SSQ on changing data may have several applications. They may be used in logistics of services and parking lots of festivals and events such as Rock in Rio, Pinkpop Festival, Lollapalooza, Glastonbury Festival, Olympic Games, FIFA World Cup and Super Bowl to which attend thousands of citizens and tourists from different regions and countries (Lande & Lande, 2008). In these events the parking time could be critical if customers have to find a parking space by themselves without any help or suggestion.

In addition, SSQ on changing data may be applied in case of emergency or natural disaster to identify the highly vulnerable regions near the most endangered areas in order to plan and organize a rescue; the affected regions change their status among attended and urgent attention and have an impact level, so the most urgent and vulnerable regions are attended first. The SSQ on changing data may also be used in reservation systems able to recommend on the basis of criteria that meet the user’s preferences. For example, a user may be interested in booking an event preferring a lower price seat which is close to the stage, to the exit and to the initial seat of any row; the seats availability may change because other customers canceled a reservation or made a new one. Another use could be in a mobile application to reserve a table for n people in a restaurant which is open, well rated and is on the way home, this means close to the user in motion and close to home. Lastly, the problem of answering SSQ on changing data is hard to solve because data is constantly changing while the Spatial Skyline set is been computed in polynomial time.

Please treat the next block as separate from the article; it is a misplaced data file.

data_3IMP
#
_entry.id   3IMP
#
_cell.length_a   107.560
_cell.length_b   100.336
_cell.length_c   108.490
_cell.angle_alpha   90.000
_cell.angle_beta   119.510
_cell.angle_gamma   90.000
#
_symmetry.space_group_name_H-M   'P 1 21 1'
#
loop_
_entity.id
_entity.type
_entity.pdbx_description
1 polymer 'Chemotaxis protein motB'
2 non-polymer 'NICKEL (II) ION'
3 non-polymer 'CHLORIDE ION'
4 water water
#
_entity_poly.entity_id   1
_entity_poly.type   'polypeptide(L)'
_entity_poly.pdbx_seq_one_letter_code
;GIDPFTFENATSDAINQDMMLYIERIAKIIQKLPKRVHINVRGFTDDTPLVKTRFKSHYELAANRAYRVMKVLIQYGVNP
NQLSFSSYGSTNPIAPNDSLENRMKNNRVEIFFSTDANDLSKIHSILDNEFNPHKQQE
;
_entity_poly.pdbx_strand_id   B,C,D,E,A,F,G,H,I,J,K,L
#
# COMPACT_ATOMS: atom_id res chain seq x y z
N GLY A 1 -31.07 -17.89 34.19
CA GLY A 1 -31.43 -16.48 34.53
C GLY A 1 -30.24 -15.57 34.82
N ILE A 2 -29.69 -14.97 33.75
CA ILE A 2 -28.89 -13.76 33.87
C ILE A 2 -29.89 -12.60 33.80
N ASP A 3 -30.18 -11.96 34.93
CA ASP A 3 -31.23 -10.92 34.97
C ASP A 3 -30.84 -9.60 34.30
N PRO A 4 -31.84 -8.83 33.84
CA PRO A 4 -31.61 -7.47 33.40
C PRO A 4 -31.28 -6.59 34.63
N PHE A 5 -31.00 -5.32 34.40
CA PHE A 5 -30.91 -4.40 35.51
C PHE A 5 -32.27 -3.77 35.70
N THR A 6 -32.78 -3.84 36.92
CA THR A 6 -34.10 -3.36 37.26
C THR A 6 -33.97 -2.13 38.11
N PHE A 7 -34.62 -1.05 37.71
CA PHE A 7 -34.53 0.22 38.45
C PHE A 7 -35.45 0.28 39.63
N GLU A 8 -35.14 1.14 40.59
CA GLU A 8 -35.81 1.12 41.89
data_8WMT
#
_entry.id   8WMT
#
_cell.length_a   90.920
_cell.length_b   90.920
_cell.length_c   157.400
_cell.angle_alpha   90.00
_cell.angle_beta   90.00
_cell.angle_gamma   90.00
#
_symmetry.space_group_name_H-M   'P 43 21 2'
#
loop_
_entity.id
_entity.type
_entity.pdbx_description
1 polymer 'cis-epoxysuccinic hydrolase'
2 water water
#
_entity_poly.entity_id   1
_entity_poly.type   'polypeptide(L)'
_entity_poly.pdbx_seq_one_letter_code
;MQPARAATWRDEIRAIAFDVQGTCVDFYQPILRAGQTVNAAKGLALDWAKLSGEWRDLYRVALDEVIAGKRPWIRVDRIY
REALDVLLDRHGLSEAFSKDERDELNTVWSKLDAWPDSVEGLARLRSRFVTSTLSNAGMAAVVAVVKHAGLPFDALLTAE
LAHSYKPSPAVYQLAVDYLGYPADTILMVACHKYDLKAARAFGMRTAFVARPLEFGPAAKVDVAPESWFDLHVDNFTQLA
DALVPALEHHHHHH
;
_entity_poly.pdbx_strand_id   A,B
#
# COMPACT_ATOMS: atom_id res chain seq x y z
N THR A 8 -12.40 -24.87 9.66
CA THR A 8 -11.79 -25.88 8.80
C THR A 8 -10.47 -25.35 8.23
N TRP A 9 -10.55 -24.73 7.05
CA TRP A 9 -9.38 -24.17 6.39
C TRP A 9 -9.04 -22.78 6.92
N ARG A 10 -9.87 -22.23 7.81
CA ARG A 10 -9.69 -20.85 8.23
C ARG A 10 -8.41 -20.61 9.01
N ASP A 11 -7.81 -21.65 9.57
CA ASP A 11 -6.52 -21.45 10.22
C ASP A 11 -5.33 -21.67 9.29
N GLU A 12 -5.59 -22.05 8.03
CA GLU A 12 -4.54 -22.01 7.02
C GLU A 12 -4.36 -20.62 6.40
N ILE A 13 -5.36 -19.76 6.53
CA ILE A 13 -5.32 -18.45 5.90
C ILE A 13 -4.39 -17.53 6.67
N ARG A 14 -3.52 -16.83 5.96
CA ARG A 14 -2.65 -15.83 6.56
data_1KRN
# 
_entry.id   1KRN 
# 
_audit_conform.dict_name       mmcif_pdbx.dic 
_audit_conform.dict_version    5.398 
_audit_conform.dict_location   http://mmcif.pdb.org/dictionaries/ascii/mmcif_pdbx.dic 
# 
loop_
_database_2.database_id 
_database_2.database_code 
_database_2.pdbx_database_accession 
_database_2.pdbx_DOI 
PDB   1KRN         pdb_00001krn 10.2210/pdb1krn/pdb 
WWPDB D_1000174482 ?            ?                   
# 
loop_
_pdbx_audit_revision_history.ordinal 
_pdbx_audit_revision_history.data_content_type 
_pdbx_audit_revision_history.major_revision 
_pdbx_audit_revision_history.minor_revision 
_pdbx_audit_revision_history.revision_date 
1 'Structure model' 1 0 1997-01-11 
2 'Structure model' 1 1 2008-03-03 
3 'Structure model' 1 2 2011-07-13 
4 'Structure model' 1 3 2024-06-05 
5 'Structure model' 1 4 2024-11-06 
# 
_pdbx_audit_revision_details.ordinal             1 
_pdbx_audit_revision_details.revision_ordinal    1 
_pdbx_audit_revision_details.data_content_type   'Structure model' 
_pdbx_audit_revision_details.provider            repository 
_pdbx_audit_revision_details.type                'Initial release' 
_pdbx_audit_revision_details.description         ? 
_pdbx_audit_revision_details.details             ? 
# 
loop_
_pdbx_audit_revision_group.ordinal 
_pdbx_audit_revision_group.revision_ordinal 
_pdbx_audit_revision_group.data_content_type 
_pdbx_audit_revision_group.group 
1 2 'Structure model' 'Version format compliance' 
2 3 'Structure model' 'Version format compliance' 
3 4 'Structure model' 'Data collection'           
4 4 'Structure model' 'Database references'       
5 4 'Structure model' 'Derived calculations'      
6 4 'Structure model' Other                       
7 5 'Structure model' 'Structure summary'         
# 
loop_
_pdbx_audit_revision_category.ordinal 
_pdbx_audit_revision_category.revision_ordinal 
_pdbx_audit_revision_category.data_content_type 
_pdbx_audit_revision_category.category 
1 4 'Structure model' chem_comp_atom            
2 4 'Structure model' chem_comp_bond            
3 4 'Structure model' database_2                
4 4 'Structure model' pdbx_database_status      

Key Terms in this Chapter

Skyline: Set of non-dominated objects.

Delaunay Graph: Delaunay Triangulation which is the dual problem of a Voronoi diagram.

Dominance: An object a dominates another object b if and only if a is better than or equal to b on all dimensions of a multidimensional function and a is better than b on at least one dimension.

Progressive Skyline Algorithm: Algorithm that produces results over its execution, i.e., it returns initial results before identifying the whole skyline.

Non-Spatial Dimension: Characteristic of an object that is not related to spatial data. It is commonly static.

Convex Hull: It is the convex polygon formed by a given set of points in the Euclidean plane, whose vertices are some of these points; the remaining points are inside the polygon.

Spatial Dimension: Corresponds to a spatial preference for a query point, i.e., the minimization of the distance from an object to a query point.

Voronoi Diagram: It is a geometric construction that divides the space into different regions of the Euclidean plane. It was studied by mathematician, Georgy Voronoi. Each point p has a corresponding region called Voronoi cell which consists of all points closer than any other point.

Skyline Techniques: Set of strategies for identifying incomparable elements that are characterized by multi-dimensional properties.